Whitehot Magazine

DOLLHOUSE FUNHOUSE: “Dreamhouse vs. Punk House (+ Cat House)

Cat House, Dreamhouse, and Punk House. All photos courtesy of Ruben Diaz

DOLLHOUSE FUNHOUSE: “Dreamhouse vs. Punk House (+ Cat House) at Serious Topics, 1207 N. LaBrea Ave., Inglewood CA 90302   

Through September 29 (M-F, 2-6 by appointment) 

Curated by Kristin Calabrese, Joshua Aster, and Torie Zalben

By PETER FRANK, April 2019

Miniature art spaces have long transformed, augmented, and satirized full-scale show venues, even back as far as the Wunderkammer (court artists obliging little princesses with tiny paintings for their dollhouses). With the emergence of the clean white cube as the dominant exhibition format for art, however — and with the quasipseudoscience of museology growing wildly in actual and virtual sophistication since mid-century — small-scale approximations of the art gallery space have appeared with greater and greater frequency, persistence, and variation. James Antonie’s Micro-Gallery, now in its fortieth year, exemplifies the phenomenon: a to-scale white-cube room, replete with the rubber-parquet floor the Europeans favor, in which scale models of real and, more often, imagined artworks, the work of Antonie or someone else real or imagined, hang and stand.

Hieronymus Bosch's Basement, Cat House

“Dreamhouse vs. Punk House (+ Cat House)” proposes a rather more expansive turn on the mini-art-house concept. Conceived as a show for a bona fide dollhouse, the idea appealed to so many of the organizers’ friends and colleagues that the three curators wound up building three towers, each of which stands just under eight feet high and contains six stories, every one brimming with art. The multifarious pieces, contributed by upwards of 200 artists trying (loosely) to keep to a 4-by-four-inch format, crowd and jostle one another, but in a genial, cooperative way, more like crowds at a rave (yeah, House music) than on a rush-hour bus.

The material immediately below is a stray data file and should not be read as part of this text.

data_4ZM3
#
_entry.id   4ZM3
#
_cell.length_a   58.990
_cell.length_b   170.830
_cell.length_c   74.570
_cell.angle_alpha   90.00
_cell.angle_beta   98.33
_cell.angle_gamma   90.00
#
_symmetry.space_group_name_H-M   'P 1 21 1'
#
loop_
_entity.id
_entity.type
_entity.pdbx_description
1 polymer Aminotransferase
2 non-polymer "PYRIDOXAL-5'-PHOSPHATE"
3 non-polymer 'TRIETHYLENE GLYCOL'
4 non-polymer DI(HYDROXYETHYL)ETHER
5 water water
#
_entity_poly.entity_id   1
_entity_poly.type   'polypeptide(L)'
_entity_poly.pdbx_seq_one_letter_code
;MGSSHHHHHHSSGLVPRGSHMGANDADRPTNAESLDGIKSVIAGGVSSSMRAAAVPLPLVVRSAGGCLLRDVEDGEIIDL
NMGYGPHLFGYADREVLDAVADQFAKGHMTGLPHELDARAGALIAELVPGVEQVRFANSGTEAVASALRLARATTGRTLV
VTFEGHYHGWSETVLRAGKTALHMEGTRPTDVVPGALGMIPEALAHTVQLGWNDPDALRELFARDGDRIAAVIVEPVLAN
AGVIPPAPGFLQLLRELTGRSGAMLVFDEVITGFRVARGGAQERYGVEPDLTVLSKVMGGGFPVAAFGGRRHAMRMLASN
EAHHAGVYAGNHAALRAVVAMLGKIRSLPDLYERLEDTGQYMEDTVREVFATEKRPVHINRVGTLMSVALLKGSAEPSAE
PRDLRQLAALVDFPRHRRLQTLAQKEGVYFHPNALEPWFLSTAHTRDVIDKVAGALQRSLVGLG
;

Dreamhouse, middle floors

Indeed, the overall effect is of a whole that may or may not be greater than the sum of its parts — your dazzled eye lands on specific pieces, only to pull back to grasp the works nearby clamoring for attention, zooming in on and away from one after another — but is decidedly different. A number of artists contributed micro-installations that eat up swaths of real estate on various floors; these prove some of the most immediately viewable and contextable works, as they articulate spaces into which we can imagine projecting ourselves. 

Shiri Mordechay, Untitled (boats, birds and a mouse), 2019, ink on paper (inside window).

By comparison, the more traditionally formatted works are freighted to various extents by their objecthood, especially as that objecthood has been compromised a priori by the restricted size. But this is where things get really interesting. Each artist has responded to the four-by-four rule differently. Some have produced more or less exact miniature examples of what they do full scale. Some others have found or fabricated a little thingy that would seem to have little to do with their makers’ styles — but, certainly on closer inspection, advance their makers’ sensibilities, or at the very least contribute to the overall sense of fun and alternate-reality license. Still others use the unusual format to experiment with scale and structure, knowing that the viewers are not three (or four, or two) inches high but are supposed to think of themselves as such. The play between different interpretations of “small scale,” between artists and viewers, between imaginations and actualities, becomes as multivalent as the housing structures themselves. There is a through-the-looking-glass quality to the three houses, and all of us — artists, curators, viewers — contribute to it.